If the current shortage of petroleum is not resolved in the remaining few days, the Ministry of Trade and Regional Integration has stated that the market will be in disarray when the subsidies are applied starting from July 8, 2022.
In the past few days severe fuel shortage has pricked the country, including that of the Capital, Addis Ababa. However, the Ministry argues that the case is manmade.
“There is shortage of supply whilst demand is increasing,” said Tadesse Tilahun, CEO of the National Oil Company and President of Ethiopian Oil Companies Association adding that, “since there is shortage of supply we cannot provide petroleum in our stations which can cover the demand.”
“It is a manmade problem created by stations and sellers,” said Kumneger Ewnetu, Public Relation Director at the Ministry of Trade and Regional Integration, adding, “the government is importing fuel properly with no stated decrease on the amount, however, the main problem comes after it is shipped from Djibouti with trucks, which results it not to arrive to its allocated destination.”
“There is also lack of proper follow up of owners on trucks carrying petroleum,” explained Kumneger. The PR director also elaborated that the Ministry has also discussed the situation with the gas station owners and gave them warnings stating that if they don’t provide the service accordingly they stand a chance of facing high penalties including cancelation of licenses.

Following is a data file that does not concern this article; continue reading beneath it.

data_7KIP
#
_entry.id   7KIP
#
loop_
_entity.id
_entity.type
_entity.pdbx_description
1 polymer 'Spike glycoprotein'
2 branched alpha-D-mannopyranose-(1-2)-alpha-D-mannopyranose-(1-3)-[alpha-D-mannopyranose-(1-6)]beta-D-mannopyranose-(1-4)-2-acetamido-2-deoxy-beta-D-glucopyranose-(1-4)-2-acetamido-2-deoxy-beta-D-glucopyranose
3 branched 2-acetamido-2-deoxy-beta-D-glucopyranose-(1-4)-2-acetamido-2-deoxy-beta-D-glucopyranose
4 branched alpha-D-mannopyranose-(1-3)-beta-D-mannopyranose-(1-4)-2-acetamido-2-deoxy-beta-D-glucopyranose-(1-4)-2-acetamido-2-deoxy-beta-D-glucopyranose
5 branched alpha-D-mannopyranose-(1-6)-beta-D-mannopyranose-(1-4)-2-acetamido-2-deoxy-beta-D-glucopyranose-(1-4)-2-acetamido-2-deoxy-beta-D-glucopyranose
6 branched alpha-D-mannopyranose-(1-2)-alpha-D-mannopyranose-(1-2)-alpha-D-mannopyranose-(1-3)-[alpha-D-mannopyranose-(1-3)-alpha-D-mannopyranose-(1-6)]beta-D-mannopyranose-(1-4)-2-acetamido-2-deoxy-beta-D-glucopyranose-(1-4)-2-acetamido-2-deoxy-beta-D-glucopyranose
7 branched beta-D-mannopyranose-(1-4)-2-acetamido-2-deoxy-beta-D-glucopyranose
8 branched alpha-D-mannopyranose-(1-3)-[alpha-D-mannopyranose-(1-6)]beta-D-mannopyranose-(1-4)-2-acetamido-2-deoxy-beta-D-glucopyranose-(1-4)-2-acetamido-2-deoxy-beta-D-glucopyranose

Hundreds of trucks carrying petroleum have been found in different parts of the country and some have been going to Sudan and Tigray whilst some are hording petroleum until the price adjustments are made.
“If all the stakeholders and the public work together we can have improvements and can minimize these effects,” Kumneger opined.
Apart from waiting on the price adjustments, petroleum has also been sold in the black market; to which around 400 million dollars’ worth of petroleum has been illegally smuggled from Ethiopia in 2020/21 according to reports. The contrasting prices with markets in neighboring countries have offered a lucrative prospect for profit through cross-border contraband trade, causing irregularities and disruptions in domestic fuel distribution.
Ethiopia’s annual oil consumption has reached 3.8 million metric tons of which 65 percent of this is gasoline. Ethiopia allocates an almost similar proportion of foreign currency income secured from export earnings to oil imports and removing the government subsidy from oil products are viewed as the sustainable solution.
Removing subsidies will be applied with different mechanisms where it will be removed within one to five years based on assessments and as Kumneger indicates, the government is working closely with different stakeholders on the issue.
Compared to the previous year, the annual petroleum import bill of the Government has increased by close to 19 percent during the last budget year 2020/21 reaching an all-time high of 72.60 billion birr. In the previous budget year (2019/20) ended July 7, 2020; Ethiopia spent a total of 62.05 billion birr to purchase close to 3.87 billion metric tons of petroleum.
With regards to pointing out the thorn in this space, oil company executives, transport companies, and gas stations are said to be part of the problem as opposed to the solution.